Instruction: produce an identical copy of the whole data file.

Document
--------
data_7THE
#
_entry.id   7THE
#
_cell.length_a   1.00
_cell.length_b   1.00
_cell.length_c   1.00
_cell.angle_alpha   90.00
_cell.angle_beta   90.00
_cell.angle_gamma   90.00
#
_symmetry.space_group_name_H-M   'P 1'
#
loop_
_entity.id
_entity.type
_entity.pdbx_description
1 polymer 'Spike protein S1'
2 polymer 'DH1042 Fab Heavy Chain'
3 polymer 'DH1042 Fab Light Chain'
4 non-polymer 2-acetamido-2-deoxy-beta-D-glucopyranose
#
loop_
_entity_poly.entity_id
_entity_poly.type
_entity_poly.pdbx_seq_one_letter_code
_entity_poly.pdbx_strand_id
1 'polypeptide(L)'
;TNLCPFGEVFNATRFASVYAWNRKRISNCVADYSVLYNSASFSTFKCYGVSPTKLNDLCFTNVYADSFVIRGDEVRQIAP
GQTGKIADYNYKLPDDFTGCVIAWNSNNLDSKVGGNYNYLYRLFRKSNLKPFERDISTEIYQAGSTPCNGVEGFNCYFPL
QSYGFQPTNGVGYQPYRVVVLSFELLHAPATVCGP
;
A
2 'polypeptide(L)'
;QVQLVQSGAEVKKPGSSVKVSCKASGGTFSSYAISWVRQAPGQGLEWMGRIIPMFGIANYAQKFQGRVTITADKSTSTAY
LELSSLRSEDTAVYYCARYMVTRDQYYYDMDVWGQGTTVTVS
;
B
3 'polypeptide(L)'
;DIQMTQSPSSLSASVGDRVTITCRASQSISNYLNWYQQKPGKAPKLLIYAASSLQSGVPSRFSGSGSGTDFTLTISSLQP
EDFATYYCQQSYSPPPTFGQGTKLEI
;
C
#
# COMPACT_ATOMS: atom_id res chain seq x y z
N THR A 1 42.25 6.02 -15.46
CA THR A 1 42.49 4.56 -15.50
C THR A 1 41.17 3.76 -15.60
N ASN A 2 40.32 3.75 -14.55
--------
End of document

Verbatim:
data_7THE
#
_entry.id   7THE
#
_cell.length_a   1.00
_cell.length_b   1.00
_cell.length_c   1.00
_cell.angle_alpha   90.00
_cell.angle_beta   90.00
_cell.angle_gamma   90.00
#
_symmetry.space_group_name_H-M   'P 1'
#
loop_
_entity.id
_entity.type
_entity.pdbx_description
1 polymer 'Spike protein S1'
2 polymer 'DH1042 Fab Heavy Chain'
3 polymer 'DH1042 Fab Light Chain'
4 non-polymer 2-acetamido-2-deoxy-beta-D-glucopyranose
#
loop_
_entity_poly.entity_id
_entity_poly.type
_entity_poly.pdbx_seq_one_letter_code
_entity_poly.pdbx_strand_id
1 'polypeptide(L)'
;TNLCPFGEVFNATRFASVYAWNRKRISNCVADYSVLYNSASFSTFKCYGVSPTKLNDLCFTNVYADSFVIRGDEVRQIAP
GQTGKIADYNYKLPDDFTGCVIAWNSNNLDSKVGGNYNYLYRLFRKSNLKPFERDISTEIYQAGSTPCNGVEGFNCYFPL
QSYGFQPTNGVGYQPYRVVVLSFELLHAPATVCGP
;
A
2 'polypeptide(L)'
;QVQLVQSGAEVKKPGSSVKVSCKASGGTFSSYAISWVRQAPGQGLEWMGRIIPMFGIANYAQKFQGRVTITADKSTSTAY
LELSSLRSEDTAVYYCARYMVTRDQYYYDMDVWGQGTTVTVS
;
B
3 'polypeptide(L)'
;DIQMTQSPSSLSASVGDRVTITCRASQSISNYLNWYQQKPGKAPKLLIYAASSLQSGVPSRFSGSGSGTDFTLTISSLQP
EDFATYYCQQSYSPPPTFGQGTKLEI
;
C
#
# COMPACT_ATOMS: atom_id res chain seq x y z
N THR A 1 42.25 6.02 -15.46
CA THR A 1 42.49 4.56 -15.50
C THR A 1 41.17 3.76 -15.60
N ASN A 2 40.32 3.75 -14.55